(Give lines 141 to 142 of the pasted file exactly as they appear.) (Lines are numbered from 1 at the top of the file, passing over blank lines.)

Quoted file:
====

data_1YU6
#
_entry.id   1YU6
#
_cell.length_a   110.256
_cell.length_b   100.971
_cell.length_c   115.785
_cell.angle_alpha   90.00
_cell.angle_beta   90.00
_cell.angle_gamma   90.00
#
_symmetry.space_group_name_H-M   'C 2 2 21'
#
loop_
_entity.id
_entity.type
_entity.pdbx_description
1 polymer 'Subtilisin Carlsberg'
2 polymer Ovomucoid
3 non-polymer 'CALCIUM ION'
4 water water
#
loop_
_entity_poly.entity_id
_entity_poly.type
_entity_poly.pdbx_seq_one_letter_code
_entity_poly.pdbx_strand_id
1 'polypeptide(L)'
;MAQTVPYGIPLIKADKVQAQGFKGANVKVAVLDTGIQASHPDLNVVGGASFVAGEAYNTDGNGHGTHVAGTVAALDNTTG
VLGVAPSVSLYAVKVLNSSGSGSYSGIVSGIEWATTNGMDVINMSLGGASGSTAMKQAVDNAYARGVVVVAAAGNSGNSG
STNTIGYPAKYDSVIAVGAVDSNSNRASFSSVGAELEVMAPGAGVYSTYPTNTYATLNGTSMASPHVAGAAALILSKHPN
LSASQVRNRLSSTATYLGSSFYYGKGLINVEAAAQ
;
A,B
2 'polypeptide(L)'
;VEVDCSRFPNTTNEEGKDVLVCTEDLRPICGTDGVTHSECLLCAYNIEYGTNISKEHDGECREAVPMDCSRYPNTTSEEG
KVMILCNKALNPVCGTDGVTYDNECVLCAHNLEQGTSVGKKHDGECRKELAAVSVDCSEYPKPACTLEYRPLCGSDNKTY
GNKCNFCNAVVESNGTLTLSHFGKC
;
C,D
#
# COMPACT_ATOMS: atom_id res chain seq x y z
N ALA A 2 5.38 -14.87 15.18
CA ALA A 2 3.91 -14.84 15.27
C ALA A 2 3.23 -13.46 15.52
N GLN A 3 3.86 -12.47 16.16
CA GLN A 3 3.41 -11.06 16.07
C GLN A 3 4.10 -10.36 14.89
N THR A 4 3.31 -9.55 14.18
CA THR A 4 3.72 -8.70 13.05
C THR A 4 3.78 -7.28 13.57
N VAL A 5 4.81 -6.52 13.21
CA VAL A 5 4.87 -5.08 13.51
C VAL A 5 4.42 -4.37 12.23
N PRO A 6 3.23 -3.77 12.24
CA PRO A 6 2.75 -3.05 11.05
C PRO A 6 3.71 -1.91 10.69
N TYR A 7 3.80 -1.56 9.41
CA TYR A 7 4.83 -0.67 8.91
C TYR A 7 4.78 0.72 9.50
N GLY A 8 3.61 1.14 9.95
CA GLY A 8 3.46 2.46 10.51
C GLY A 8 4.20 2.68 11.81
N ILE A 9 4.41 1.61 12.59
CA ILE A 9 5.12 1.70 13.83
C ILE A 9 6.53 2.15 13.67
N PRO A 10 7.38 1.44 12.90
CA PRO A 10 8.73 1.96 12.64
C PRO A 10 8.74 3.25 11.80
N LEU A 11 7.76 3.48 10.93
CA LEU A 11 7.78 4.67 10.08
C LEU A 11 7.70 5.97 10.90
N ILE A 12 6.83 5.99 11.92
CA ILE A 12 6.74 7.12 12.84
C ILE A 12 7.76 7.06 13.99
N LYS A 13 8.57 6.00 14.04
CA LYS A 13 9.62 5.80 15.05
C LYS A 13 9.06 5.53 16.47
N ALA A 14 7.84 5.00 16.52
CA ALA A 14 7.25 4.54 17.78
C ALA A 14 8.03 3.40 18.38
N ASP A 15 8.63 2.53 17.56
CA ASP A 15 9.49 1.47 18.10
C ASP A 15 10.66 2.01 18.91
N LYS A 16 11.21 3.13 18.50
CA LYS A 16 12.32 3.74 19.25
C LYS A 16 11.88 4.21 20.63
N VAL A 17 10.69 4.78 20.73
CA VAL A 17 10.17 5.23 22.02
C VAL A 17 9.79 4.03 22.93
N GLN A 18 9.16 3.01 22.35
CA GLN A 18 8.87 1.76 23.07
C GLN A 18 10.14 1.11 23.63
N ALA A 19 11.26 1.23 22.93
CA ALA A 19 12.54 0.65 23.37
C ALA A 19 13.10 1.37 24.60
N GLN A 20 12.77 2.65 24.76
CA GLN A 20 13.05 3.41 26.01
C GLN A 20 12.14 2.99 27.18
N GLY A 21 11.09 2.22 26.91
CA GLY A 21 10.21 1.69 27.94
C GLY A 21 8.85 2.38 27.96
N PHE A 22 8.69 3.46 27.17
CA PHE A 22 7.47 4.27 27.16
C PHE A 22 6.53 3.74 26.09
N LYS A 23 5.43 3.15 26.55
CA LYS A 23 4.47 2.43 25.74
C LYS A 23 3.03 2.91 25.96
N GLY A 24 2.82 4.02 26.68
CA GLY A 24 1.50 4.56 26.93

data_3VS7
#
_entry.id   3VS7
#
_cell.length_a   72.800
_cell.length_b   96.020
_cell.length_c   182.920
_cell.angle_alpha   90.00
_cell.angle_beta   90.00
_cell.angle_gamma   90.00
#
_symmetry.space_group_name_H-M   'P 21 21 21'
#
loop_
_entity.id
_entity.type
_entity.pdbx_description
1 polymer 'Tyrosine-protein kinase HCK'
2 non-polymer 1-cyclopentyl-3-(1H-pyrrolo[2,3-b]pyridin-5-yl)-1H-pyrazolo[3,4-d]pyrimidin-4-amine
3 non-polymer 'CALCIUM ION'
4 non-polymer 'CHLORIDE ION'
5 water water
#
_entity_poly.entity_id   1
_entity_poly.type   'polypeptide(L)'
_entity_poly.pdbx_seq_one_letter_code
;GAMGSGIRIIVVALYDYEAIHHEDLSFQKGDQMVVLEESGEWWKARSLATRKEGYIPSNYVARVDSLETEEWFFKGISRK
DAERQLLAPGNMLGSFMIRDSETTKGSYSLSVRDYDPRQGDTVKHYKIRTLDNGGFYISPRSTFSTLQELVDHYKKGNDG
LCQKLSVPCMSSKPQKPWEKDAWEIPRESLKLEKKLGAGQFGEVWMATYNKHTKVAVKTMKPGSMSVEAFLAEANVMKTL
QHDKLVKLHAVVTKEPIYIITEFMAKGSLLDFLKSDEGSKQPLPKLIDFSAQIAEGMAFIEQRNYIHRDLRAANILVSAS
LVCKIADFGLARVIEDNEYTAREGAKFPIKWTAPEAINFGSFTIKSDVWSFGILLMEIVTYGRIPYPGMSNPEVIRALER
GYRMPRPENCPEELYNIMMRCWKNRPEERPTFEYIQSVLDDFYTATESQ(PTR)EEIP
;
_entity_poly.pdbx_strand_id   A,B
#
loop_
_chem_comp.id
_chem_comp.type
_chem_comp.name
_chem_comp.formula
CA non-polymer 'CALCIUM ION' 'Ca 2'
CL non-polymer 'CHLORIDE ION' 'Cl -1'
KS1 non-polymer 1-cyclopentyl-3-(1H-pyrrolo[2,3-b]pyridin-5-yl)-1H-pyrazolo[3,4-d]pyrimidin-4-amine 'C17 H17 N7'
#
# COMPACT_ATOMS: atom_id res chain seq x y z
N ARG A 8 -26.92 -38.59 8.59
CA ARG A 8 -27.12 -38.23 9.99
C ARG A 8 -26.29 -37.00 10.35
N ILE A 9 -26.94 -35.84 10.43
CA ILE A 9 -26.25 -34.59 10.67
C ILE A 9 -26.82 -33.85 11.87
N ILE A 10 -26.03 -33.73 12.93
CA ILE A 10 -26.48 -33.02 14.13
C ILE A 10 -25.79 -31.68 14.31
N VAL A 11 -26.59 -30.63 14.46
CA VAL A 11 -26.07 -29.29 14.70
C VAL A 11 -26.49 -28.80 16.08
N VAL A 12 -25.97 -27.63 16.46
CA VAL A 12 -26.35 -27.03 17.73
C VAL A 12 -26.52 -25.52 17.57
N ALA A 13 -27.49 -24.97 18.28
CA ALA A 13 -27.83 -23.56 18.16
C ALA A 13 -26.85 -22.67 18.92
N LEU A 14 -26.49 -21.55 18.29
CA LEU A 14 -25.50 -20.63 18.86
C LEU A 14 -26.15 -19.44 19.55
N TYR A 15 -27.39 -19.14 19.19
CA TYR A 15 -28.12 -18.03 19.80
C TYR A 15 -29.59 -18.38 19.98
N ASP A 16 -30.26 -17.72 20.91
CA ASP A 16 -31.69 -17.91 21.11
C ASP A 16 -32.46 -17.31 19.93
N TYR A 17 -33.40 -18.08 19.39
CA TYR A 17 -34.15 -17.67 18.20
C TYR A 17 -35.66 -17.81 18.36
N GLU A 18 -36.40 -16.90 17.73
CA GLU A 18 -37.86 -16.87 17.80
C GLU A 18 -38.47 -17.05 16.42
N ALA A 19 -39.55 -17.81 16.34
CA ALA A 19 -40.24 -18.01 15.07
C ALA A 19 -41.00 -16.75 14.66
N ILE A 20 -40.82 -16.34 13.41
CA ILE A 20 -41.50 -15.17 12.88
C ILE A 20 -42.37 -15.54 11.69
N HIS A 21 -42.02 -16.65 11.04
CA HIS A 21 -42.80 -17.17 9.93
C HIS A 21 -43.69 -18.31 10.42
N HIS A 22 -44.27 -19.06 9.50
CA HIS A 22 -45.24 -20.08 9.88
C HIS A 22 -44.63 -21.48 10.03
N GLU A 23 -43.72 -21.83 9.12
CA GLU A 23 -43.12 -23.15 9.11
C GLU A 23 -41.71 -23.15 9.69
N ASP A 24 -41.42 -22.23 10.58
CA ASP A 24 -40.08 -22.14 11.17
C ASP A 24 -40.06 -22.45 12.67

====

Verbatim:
LVCKIADFGLARVIEDNEYTAREGAKFPIKWTAPEAINFGSFTIKSDVWSFGILLMEIVTYGRIPYPGMSNPEVIRALER
GYRMPRPENCPEELYNIMMRCWKNRPEERPTFEYIQSVLDDFYTATESQ(PTR)EEIP